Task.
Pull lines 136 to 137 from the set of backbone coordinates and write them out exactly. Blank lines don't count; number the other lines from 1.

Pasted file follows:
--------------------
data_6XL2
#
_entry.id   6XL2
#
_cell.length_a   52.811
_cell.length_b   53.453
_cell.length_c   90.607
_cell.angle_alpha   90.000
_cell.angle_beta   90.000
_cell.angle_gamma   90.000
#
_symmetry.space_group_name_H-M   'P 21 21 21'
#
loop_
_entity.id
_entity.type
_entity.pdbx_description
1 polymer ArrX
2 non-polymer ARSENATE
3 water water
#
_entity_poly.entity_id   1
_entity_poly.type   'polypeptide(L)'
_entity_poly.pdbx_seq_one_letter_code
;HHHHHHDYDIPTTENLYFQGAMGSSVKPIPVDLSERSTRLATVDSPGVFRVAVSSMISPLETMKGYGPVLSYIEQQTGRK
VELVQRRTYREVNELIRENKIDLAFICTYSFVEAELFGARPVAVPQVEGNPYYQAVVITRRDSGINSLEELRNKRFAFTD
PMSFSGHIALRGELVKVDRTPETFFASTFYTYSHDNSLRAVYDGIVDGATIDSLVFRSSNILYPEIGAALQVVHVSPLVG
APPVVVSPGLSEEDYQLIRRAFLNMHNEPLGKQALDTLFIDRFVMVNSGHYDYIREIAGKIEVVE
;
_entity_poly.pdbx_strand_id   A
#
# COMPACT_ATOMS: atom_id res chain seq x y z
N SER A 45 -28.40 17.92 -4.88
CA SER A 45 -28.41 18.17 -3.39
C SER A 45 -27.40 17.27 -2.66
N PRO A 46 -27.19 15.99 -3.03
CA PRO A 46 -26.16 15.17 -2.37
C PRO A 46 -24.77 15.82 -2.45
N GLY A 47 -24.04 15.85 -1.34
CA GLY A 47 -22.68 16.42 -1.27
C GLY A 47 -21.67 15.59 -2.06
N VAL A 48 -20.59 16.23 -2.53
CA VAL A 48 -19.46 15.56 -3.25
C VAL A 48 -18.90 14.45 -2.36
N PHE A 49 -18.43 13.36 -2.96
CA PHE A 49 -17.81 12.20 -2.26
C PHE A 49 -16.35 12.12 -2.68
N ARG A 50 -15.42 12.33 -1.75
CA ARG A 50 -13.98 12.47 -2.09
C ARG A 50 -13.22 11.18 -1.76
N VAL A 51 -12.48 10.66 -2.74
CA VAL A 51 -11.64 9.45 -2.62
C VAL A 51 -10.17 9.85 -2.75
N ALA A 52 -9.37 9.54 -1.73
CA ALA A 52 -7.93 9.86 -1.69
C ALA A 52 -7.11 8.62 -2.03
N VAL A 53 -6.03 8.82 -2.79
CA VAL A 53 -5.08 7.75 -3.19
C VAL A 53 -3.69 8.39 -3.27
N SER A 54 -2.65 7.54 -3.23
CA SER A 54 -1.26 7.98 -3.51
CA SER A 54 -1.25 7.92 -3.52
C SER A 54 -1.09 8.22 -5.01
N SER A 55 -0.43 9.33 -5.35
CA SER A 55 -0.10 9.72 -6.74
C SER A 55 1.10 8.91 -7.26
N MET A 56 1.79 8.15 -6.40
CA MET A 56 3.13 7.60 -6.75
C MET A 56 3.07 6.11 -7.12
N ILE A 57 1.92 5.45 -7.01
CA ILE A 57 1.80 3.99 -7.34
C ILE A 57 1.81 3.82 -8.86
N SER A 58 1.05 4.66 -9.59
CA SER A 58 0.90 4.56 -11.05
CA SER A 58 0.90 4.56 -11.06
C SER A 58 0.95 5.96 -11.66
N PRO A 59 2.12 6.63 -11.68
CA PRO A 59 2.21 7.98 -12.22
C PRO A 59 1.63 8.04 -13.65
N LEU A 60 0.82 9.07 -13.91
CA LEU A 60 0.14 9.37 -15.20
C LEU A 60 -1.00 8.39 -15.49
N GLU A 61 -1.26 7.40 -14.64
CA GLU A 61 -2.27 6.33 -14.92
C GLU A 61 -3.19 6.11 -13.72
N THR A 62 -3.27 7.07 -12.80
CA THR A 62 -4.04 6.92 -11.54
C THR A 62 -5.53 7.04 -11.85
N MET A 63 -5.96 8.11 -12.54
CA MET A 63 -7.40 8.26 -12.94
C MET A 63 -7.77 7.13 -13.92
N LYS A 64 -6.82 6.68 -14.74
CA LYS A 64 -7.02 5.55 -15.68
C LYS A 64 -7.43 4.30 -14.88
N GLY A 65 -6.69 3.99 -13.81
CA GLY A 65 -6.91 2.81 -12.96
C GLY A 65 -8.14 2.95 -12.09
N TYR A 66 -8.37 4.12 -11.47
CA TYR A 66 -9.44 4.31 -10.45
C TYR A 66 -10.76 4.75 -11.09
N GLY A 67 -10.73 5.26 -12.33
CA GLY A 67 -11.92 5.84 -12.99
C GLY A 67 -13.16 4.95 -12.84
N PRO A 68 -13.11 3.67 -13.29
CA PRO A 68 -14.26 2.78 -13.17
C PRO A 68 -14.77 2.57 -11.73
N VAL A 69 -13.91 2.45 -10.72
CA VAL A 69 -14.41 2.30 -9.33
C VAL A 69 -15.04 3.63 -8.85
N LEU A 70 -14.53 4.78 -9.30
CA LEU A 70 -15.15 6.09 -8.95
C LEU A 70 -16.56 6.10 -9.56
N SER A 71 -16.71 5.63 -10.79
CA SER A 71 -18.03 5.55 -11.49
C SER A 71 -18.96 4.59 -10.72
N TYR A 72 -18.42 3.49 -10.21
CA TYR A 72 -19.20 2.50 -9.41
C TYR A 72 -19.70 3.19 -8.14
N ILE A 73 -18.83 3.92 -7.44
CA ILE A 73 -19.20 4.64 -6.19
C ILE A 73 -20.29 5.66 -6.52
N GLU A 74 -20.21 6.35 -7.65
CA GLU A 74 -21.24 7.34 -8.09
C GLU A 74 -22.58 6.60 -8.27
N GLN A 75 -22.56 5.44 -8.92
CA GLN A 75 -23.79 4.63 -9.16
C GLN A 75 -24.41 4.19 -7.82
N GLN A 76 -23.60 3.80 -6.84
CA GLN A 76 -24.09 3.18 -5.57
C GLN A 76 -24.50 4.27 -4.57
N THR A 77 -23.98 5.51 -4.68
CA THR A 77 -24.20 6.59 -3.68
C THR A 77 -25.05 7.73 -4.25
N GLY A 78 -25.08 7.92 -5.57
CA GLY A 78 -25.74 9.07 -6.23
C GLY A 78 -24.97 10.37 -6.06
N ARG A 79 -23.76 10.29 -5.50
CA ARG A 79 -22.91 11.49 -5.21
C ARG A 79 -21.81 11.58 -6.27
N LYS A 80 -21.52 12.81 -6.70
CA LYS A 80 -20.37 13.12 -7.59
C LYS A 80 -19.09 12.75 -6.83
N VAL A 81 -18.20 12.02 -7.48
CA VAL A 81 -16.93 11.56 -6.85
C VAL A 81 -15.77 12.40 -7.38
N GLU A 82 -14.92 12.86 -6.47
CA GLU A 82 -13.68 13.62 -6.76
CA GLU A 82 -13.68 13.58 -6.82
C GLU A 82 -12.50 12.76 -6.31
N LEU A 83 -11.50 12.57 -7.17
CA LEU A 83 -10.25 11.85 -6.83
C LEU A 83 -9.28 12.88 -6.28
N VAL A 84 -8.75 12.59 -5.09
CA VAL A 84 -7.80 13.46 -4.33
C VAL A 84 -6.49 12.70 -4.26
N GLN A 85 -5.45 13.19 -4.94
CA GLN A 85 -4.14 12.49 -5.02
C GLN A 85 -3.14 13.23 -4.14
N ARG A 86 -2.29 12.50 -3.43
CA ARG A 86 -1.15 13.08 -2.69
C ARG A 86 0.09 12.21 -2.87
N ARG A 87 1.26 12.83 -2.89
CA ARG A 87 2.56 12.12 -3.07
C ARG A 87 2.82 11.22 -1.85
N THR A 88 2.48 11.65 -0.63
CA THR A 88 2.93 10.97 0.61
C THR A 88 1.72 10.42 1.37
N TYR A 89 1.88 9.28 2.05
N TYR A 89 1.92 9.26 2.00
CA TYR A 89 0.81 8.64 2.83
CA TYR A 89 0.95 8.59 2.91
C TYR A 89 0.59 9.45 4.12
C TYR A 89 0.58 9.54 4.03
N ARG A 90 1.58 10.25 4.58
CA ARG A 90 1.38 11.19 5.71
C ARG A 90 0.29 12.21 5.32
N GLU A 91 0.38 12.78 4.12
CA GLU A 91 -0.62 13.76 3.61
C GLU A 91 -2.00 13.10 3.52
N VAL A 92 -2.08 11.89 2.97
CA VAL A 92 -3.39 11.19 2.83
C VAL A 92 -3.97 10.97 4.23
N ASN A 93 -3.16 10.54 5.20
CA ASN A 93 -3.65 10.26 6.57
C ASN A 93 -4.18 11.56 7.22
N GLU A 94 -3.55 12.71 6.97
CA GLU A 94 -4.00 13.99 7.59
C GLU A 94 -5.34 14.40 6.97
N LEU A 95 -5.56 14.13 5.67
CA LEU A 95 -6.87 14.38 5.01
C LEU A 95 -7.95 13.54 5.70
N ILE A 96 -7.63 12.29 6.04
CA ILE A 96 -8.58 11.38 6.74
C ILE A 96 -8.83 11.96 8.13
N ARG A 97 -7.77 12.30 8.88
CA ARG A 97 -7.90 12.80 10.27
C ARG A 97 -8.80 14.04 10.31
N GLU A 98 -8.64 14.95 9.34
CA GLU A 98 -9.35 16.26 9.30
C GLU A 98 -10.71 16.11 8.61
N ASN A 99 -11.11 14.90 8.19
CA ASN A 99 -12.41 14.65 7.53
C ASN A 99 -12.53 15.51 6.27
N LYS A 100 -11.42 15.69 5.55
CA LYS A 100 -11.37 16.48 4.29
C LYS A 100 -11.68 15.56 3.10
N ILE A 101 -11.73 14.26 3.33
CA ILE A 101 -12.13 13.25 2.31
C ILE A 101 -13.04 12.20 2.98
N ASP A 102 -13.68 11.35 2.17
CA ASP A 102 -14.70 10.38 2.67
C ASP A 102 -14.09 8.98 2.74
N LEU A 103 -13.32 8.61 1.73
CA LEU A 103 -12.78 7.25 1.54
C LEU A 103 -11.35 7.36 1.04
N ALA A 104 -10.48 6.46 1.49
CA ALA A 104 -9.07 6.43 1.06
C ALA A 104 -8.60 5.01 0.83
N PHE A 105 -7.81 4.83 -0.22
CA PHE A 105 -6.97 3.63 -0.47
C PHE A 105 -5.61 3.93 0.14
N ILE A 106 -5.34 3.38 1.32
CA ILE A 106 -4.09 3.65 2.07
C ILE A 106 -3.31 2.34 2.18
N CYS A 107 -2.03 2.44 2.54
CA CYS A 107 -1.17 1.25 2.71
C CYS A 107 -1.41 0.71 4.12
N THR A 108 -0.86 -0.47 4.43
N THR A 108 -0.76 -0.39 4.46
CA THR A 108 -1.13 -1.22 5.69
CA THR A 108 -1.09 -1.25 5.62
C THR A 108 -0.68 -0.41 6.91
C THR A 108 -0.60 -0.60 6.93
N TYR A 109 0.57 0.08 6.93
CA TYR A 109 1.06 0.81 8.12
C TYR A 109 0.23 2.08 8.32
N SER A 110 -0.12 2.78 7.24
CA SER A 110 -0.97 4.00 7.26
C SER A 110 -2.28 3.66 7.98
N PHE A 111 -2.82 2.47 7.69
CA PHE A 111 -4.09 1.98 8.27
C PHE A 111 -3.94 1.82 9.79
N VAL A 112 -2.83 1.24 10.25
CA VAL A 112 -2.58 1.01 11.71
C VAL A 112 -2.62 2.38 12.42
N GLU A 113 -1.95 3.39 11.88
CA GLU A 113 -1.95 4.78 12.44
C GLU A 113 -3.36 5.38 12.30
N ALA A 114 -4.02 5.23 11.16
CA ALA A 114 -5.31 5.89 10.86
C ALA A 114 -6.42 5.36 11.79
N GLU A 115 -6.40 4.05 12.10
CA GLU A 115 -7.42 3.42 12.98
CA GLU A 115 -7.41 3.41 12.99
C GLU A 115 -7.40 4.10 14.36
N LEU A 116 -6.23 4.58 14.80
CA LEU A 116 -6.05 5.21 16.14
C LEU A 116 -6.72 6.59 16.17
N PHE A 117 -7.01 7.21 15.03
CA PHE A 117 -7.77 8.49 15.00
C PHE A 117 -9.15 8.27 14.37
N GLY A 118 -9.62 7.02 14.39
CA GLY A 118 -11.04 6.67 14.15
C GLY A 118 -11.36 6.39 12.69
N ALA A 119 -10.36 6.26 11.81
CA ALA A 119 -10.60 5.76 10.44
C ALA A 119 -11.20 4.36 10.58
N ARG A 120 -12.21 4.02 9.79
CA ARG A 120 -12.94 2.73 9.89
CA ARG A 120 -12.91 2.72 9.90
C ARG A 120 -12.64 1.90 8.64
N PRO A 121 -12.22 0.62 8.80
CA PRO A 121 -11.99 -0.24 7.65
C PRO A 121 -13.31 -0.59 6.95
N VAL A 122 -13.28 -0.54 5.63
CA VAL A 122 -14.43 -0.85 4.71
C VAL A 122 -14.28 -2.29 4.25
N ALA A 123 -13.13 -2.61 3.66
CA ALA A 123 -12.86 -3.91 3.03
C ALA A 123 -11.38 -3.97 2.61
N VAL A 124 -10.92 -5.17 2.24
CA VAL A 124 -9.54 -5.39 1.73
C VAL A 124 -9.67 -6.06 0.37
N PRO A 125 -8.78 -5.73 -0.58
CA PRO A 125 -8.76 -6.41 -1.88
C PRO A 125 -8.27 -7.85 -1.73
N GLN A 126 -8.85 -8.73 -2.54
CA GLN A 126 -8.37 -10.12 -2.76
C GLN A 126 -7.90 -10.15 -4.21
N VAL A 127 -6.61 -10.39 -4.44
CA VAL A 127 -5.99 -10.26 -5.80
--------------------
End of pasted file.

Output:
C GLY A 78 -24.97 10.37 -6.06
N ARG A 79 -23.76 10.29 -5.50